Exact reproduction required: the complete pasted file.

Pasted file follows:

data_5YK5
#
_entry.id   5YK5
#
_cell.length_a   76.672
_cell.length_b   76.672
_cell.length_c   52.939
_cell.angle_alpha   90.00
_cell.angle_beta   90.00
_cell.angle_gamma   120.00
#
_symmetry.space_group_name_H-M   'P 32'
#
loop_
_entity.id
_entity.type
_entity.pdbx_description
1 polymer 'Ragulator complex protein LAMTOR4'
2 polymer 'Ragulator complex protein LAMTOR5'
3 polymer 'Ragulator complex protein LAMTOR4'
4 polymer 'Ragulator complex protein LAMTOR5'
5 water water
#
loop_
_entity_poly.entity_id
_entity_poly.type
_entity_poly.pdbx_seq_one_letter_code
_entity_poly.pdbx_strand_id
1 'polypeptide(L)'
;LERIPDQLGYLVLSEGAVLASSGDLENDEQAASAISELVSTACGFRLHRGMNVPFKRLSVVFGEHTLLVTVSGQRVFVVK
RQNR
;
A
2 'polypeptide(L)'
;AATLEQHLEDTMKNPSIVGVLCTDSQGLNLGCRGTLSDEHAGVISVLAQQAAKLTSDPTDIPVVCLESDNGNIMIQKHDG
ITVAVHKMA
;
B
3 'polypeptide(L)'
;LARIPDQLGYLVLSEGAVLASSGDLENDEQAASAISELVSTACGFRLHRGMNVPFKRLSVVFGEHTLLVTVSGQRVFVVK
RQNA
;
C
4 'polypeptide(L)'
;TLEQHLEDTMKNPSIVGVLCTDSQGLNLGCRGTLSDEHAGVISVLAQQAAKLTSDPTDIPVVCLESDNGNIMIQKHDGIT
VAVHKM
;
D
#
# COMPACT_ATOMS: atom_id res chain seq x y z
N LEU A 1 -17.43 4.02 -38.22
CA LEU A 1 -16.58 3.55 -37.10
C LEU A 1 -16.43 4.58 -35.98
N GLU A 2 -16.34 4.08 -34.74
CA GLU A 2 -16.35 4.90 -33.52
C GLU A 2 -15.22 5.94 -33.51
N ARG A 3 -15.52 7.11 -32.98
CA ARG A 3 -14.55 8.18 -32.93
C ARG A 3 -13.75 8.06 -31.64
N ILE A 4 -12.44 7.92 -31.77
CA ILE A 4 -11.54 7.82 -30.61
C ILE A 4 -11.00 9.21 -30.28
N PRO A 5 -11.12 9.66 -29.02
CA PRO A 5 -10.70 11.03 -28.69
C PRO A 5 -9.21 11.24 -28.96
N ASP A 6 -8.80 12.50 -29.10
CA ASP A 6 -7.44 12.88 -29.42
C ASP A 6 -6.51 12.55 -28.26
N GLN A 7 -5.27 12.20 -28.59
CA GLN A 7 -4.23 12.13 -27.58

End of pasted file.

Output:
data_5YK5
#
_entry.id   5YK5
#
_cell.length_a   76.672
_cell.length_b   76.672
_cell.length_c   52.939
_cell.angle_alpha   90.00
_cell.angle_beta   90.00
_cell.angle_gamma   120.00
#
_symmetry.space_group_name_H-M   'P 32'
#
loop_
_entity.id
_entity.type
_entity.pdbx_description
1 polymer 'Ragulator complex protein LAMTOR4'
2 polymer 'Ragulator complex protein LAMTOR5'
3 polymer 'Ragulator complex protein LAMTOR4'
4 polymer 'Ragulator complex protein LAMTOR5'
5 water water
#
loop_
_entity_poly.entity_id
_entity_poly.type
_entity_poly.pdbx_seq_one_letter_code
_entity_poly.pdbx_strand_id
1 'polypeptide(L)'
;LERIPDQLGYLVLSEGAVLASSGDLENDEQAASAISELVSTACGFRLHRGMNVPFKRLSVVFGEHTLLVTVSGQRVFVVK
RQNR
;
A
2 'polypeptide(L)'
;AATLEQHLEDTMKNPSIVGVLCTDSQGLNLGCRGTLSDEHAGVISVLAQQAAKLTSDPTDIPVVCLESDNGNIMIQKHDG
ITVAVHKMA
;
B
3 'polypeptide(L)'
;LARIPDQLGYLVLSEGAVLASSGDLENDEQAASAISELVSTACGFRLHRGMNVPFKRLSVVFGEHTLLVTVSGQRVFVVK
RQNA
;
C
4 'polypeptide(L)'
;TLEQHLEDTMKNPSIVGVLCTDSQGLNLGCRGTLSDEHAGVISVLAQQAAKLTSDPTDIPVVCLESDNGNIMIQKHDGIT
VAVHKM
;
D
#
# COMPACT_ATOMS: atom_id res chain seq x y z
N LEU A 1 -17.43 4.02 -38.22
CA LEU A 1 -16.58 3.55 -37.10
C LEU A 1 -16.43 4.58 -35.98
N GLU A 2 -16.34 4.08 -34.74
CA GLU A 2 -16.35 4.90 -33.52
C GLU A 2 -15.22 5.94 -33.51
N ARG A 3 -15.52 7.11 -32.98
CA ARG A 3 -14.55 8.18 -32.93
C ARG A 3 -13.75 8.06 -31.64
N ILE A 4 -12.44 7.92 -31.77
CA ILE A 4 -11.54 7.82 -30.61
C ILE A 4 -11.00 9.21 -30.28
N PRO A 5 -11.12 9.66 -29.02
CA PRO A 5 -10.70 11.03 -28.69
C PRO A 5 -9.21 11.24 -28.96
N ASP A 6 -8.80 12.50 -29.10
CA ASP A 6 -7.44 12.88 -29.42
C ASP A 6 -6.51 12.55 -28.26
N GLN A 7 -5.27 12.20 -28.59
CA GLN A 7 -4.23 12.13 -27.58